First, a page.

This Weeks Day-By-Day Picks

Thursday, July 17, 2003

We recommend the reading and signing of High Strung by Quinn Dalton for several reasons. First, the author and the book have great names. (Please note that if the female author’s first and last names are reversed, you have a very plausible man’s name.) Second, the main character in High Strung is incredibly likeable. Worried that she’s like her mother, the “underfed, sexually exhausted, pornographically overwhelmed” London-dwelling adult-novel editor moves to Ohio, which she discovers is not boring but crazy in a whole new way. And that brings us to the third reason people should attend this event: to experience the feeling that the Midwest is not the picture of normality that everyone says it is but, rather, is home to a hypernormality that makes people even weirder than they would be elsewhere. The reading is at Unity Temple on the Plaza, 707 West 47th Street, at 7 p.m. For information, call Rainy Day Books at 913-384-3126.

Friday, July 18, 2003

If you like bands with simple, descriptive names (rather than names that are cryptic phrases that make no sense), you might appreciate the Above Average Basement Band, playing classic rock in a free outdoor concert in Howard Station Park, Third and Southeast Main in downtown Lee’s Summit. The Above Average Basement Band plays from 7 to 8:30 p.m.; About Lisa takes the stage from 8:30 to 10 p.m. For information, call 816-246-9355.

Saturday, July 19, 2003

Bulldogs may appear intimidating — unless you imagine them as Alfred Hitchcock, their jowls suddenly taking on an uncanny resemblance to the suspense master’s rubbery, old-man neck fat. Then they just look funny. That’s what’s great about the wrinkly dog breeds in general. They are so easily personified. If imagining the bulldog as Alfred Hitchcock is not comforting — Hitchcock did stage scenes of shower murder, identity fraud and bird attacks, after all — try imagining them as regal sorts, the folds of their skin resembling robes or suggesting that they’ve eaten like kings and they labor not. Actually, bulldogs work very hard, if not as people’s companions then often as show dogs — where pink eye rims are considered a cosmetic fault, narrow hips constitute a serious flaw, and lips should be full but not pendulous. People who love their bulldogs just as they are should bring their pups to Antioch Mall (Vivion and Antioch roads in North Kansas City) to register them for the Heart of America Bulldog Club Fun Match — a show geared toward amateurs who want to have fun with their dogs and look at other members of the breed. Be there between 10 and 10:30 a.m. for registration; the show gets under way at 11 and continues until around 12:30 p.m. If you are deathly afraid of dogs, today is not the day to shop at Antioch Mall. For information, call 816-230-3335.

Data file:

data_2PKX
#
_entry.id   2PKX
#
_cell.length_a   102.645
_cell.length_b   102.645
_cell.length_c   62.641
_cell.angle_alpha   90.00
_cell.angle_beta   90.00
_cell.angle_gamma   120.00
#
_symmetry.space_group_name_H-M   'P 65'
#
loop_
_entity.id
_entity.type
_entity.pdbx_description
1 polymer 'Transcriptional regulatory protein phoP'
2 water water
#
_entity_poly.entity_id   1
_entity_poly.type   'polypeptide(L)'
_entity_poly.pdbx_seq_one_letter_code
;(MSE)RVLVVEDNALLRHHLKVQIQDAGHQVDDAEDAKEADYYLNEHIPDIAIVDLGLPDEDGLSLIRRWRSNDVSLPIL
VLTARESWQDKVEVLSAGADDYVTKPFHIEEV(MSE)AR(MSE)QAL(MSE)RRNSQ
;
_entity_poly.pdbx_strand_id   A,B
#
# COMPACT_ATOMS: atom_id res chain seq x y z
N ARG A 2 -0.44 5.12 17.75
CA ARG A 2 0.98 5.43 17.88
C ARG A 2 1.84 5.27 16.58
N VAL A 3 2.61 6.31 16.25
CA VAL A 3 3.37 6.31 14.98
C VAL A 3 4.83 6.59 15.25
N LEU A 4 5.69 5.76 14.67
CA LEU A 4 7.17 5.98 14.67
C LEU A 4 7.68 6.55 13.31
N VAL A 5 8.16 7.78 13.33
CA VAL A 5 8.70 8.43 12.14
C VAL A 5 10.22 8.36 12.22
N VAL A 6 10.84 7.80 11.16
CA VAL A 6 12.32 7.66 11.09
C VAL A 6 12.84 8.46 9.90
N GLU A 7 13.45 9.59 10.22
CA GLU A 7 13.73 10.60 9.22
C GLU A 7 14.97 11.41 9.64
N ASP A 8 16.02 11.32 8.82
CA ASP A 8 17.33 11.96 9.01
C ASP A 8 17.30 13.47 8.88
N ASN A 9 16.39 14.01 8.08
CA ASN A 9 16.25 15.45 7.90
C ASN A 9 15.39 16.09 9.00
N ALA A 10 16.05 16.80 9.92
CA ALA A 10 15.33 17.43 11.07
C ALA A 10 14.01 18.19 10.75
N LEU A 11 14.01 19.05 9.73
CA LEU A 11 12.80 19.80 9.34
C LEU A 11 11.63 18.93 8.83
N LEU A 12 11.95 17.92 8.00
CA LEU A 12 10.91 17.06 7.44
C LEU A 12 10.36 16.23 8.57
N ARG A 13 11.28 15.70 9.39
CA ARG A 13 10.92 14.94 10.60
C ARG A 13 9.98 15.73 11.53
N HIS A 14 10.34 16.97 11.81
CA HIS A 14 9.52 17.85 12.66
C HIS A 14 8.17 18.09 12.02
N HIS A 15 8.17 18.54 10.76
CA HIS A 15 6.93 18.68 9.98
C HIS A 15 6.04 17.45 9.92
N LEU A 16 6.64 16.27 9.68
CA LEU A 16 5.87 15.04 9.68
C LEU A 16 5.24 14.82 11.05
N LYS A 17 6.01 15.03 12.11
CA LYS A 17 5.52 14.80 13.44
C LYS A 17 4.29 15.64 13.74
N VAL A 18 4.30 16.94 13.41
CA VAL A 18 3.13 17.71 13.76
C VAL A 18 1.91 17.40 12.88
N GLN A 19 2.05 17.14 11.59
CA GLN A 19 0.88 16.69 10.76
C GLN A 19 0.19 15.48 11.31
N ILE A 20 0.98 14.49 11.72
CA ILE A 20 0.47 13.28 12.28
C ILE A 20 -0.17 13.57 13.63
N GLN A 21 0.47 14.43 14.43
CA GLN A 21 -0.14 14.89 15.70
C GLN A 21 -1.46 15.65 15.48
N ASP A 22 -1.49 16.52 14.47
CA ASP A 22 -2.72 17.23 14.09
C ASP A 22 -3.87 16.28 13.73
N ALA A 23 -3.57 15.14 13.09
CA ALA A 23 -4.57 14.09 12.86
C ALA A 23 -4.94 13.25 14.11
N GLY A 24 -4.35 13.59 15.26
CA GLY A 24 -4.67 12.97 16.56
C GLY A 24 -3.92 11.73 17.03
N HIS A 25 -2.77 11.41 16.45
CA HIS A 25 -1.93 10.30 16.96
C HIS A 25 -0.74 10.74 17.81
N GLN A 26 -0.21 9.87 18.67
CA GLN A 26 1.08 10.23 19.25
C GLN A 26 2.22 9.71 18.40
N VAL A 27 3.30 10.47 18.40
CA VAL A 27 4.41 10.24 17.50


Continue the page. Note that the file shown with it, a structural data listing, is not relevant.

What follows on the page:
Sunday, July 20, 2003

Going to see a play called The Cemetery Club might not sound like the most uplifting way to spend a Sunday afternoon. Though a few characters die, this play is a comedy about the deceased characters’ widowed wives, à la The Golden Girls. And The Golden Girls remains one of the most popular syndicated shows on television, with a Web site featuring a game in which Internet surfers can find out which Golden Girl they most closely resemble. The 1992 film adaptation of The Cemetery Club didn’t play to rave reviews, but a handful of critics commended the script for its unusual take on older women. The play begins at 2:30 p.m. at the Performing Arts Center of the Kansas City, Kansas, Community College, 7250 State Avenue. Today’s performance concludes The Cemetery Club‘s run. For information, call 913-621-2047.

Monday, July 21, 2003

Up for a weird-ass road trip? If so, we recommend the Garden of Eden in Lucas, Kansas. A retired schoolteacher began building the Garden of Eden in 1907, using 113 tons of cement and many tons of limestone to construct his “log” cabin and a bunch of scary-looking sculptures. Also on the grounds is the mausoleum he built for himself and his wife. Yes, the garden’s creator remains on the premises. With his wife. Don’t watch any scary movies before you go. To get directions, call 785-525-6395.

Tuesday, July 22, 2003

Fred Schlomka, a peace activist living in Israel, is the operations manager for the Committee Against House Demolitions, He believes that people who don’t live as neighbors can hardly overcome their struggle to find common ground. That’s why he engages in nonviolent actions opposing the demolition of Arab homes and organizes multiethnic housing cooperatives in Israel. To hear his perspective, head to Unity Temple on the Plaza (707 West 47th Street) at 7 p.m. For information, call Citizens for Justice in the Middle East, 816-524-3904.

Wednesday, July 23, 2003

Today at the Kemper Museum (4420 Warwick, 816-753-5784) is a program called Art of Food/Food in Art — Sandwiches. But unless you have already signed up, you cannot attend this class. It filled up almost immediately upon being announced. In the event that you had been looking forward to perfecting the art of sandwiches today but dragged your feet when it came to reserving your spot in the workshop, we have some suggestions. Suggestion No. 1: Attend the Summer in Italy class on authentic Italian cuisine at the Kansas City Culinary Institute (7917 Foster in Overland Park, 913-341-4455). Suggestion No. 2: Stick with the sandwich theme, pile into the backseat of a car with two other people, and squish the person sitting in the middle during sharp turns as though he or she were the filling between two pieces of bread. Suggestion No. 3: Go to the Kemper and check out Wayne Thiebaud’s paintings of food, which inspired the popular class, and then stare longingly in the direction of Café Sebastienne in hopes that you will look pathetic enough to weasel your manipulative way into the class despite your lazy, procrastinating nature.